FIELD OF THE INVENTION
This is a continuation of International Application No. PCT/DE2004/000034, filed on Jan. 14, 2004, which claims priority from German Patent Application No. 103 01 678.3, filed on Jan. 17, 2003, the content of which is hereby incorporated by reference.
- BACKGROUND OF THE INVENTION
The invention relates to a sensor for detection of physical environmental parameters, having at least one sensor element, one storage element and one control circuit.
Sensors, as well as energy-autonomous sensors, for detection of measurement values and other physical variables are known, for example, from EP 0918212 A1. This document discloses sensors which detect measurement values and pass on the measurement values to an evaluation device which is, in particular, central and operates on a computer-aided basis. The word “central” means that a plurality of sensors communicate with the same evaluation device. In order in this case to avoid complex, costly and visually highly disadvantageous wiring and an operating time which is limited in the case of battery and rechargeable battery operation and the need, associated with this, for the replacement and charging of the electrical power source at regular intervals, sensors, in particular temperature sensors, are proposed there, which detect measurement values and pass on the measurement values to an evaluation device which is, in particular, central and operates on a computer-aided basis, with the measurement values being passed on by means of radio transmission from a sensor device, which is connected to the sensor and has an antenna, to an evaluation device, and the transmission device being supplied with electrical power from an electrical power generator which converts the energy in the surrounding area.
In order to detect physical variables whose energy cannot sufficiently be converted to electrical energy, so that the sensor can thus be operated, such as moisture or humidity, it is necessary to convert other energy forms which are available at the location of a sensor to electrical energy, or to provide energy stores in situ, for example batteries or rechargeable batteries. In the case, for example, of the measurement of the moisture or humidity in the immediate vicinity, close to the ground, of a plant, it is not possible to assume that there is either sufficient thermal or kinematic energy for conversion to electrical energy, so that, for example, the light or solar energy must be used for conversion to electrical energy at this point.
The document U.S. Pat. No. 5,601,236 A discloses an apparatus for moistening and growth promotion of plants, in which this apparatus also has a moisture or humidity sensor, an energy store, a solar module and a control circuit, and an external timer starts a controller program which detects the amount of charge remaining in the system and/or in the energy store and determines the charge currently being supplied from the solar cells, with this being used to determine whether sufficient energy capacities are available in order to operate the various modules in the overall system. If sufficient energy is not available, the external timer is reset by a further period and the controller program causes all of the modules to return to a sleep mode until the time interval has elapsed once again and the check commences from the start.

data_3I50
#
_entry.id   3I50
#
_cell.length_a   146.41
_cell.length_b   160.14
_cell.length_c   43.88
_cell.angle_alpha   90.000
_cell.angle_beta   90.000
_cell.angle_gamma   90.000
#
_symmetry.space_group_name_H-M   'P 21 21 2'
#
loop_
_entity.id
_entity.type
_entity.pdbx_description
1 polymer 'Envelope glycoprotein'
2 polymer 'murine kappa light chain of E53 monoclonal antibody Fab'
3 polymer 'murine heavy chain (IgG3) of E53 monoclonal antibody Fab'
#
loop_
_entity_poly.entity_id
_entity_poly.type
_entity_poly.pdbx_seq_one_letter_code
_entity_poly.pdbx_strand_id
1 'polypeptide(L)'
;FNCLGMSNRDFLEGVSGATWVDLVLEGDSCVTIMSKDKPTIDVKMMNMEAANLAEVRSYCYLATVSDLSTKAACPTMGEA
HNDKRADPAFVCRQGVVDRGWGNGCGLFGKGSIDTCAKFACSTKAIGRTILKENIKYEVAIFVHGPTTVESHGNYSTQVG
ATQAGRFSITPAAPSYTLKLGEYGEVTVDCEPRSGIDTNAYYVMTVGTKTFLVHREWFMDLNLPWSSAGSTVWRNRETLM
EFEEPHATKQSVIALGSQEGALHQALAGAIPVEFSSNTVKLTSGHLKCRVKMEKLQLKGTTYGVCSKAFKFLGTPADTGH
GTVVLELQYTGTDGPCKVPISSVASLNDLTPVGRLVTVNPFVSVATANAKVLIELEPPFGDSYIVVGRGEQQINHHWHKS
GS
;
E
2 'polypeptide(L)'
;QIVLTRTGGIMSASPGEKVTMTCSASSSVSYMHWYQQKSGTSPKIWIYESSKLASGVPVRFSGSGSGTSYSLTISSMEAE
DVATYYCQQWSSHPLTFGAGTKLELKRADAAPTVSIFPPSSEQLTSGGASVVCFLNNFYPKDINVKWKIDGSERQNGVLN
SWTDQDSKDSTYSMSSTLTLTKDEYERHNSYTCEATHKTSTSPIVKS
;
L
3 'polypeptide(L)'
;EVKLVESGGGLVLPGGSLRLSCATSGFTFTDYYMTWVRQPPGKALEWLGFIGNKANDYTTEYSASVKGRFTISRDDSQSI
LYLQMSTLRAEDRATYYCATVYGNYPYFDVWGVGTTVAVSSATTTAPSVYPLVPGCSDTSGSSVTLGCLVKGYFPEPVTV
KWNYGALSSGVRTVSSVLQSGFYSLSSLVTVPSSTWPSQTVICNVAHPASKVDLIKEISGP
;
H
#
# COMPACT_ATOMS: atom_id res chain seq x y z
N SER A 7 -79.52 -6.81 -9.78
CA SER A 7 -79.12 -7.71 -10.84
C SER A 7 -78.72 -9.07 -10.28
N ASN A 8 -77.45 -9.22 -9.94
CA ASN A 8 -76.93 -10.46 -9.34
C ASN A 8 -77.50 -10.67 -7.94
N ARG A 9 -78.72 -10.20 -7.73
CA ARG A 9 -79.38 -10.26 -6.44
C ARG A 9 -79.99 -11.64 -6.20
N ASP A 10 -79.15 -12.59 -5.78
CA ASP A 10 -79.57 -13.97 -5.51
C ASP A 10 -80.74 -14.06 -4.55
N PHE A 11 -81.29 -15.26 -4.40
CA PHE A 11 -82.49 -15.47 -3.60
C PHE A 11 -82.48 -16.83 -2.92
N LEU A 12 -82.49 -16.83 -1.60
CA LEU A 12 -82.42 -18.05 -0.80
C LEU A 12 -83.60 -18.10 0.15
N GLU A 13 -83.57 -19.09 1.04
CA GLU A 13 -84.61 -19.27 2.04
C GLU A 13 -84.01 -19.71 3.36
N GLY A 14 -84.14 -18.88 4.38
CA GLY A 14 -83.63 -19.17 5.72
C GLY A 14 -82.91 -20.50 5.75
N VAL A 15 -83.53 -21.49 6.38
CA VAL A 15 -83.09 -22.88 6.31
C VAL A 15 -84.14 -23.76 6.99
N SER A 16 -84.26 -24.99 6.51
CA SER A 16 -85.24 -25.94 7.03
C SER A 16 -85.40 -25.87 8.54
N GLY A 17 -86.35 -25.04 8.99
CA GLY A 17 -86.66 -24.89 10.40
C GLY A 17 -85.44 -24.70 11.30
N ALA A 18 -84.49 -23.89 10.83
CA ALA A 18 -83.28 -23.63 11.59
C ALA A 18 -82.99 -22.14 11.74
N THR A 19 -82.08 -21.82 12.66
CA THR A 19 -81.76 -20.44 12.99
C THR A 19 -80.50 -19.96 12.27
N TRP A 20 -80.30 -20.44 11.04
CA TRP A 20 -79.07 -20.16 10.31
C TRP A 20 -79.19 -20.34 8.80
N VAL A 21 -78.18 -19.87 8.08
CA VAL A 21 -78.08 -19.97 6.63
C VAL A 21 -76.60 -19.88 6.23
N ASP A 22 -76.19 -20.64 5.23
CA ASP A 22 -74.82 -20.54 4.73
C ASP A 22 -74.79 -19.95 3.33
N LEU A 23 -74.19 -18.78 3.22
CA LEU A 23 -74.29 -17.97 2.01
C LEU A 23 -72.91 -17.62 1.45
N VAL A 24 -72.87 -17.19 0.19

The document GB 2320572 A discloses a plant moisture detector with a solar cell which operates an oscillator, which in turn detects the capacitive and/or resistive impedance of the ground via two separately running lines. This value is a measure of the moisture in the ground.
The document “Low Power System for Wireless Microsensors” Proceedings of International Symosium on Low Power Electronics and Design, XX, XX, 12 Aug. 1996, pages 17-21, XP001013406 by Bult, K. et al. discloses in a general form a network of wire-free sensors for applications in the transport field, production field, biomedical and environmental field and for safety and security systems. Numerous microsensors with a very low power consumption are connected to a central evaluation station via a radio link.
The document “Power Aware Wireless Microsensor Systems” ESSCIRC, September 2002, XP002288893 Florence, Italy published by Chandrakasan, A. et al. discloses a low power transmitter with a short starting time, which reduces the amount of energy required per transmitted bit of a radio link.
- SUMMARY OF THE INVENTION
A system for measurement of moisture or humidity with radio transmission of the measurement values to a central evaluation device and with a solar energy power supply to the sensors is proposed in U.S. Pat. No. 4,396,149. In this case, a continuous measurement is carried out by means of the sensor, and energy is supplied continuously by means of a photovoltaic element. Photovoltaic elements of adequate size must be provided in order to provide an adequate power supply for the sensor element with radio transmission and for continuous measurement. This is not desirable and advantageous for all applications. If a sensor element is intended to provide its service in such a way that it is small, inconspicuous and reliable, in particular even at times when the light is poor, for example at night, then neither the apparatus according to EP 0918212 A1 nor the apparatus according to U.S. Pat. No. 4,396,149 is suitable.
One object of the invention is to detect physical variables with an energy-autonomous sensor which is able to detect physical variables reliably and regularly even when only a weak supply, or at times no supply, of primary energy such as light which can be converted to electrical energy is available at the measurement location.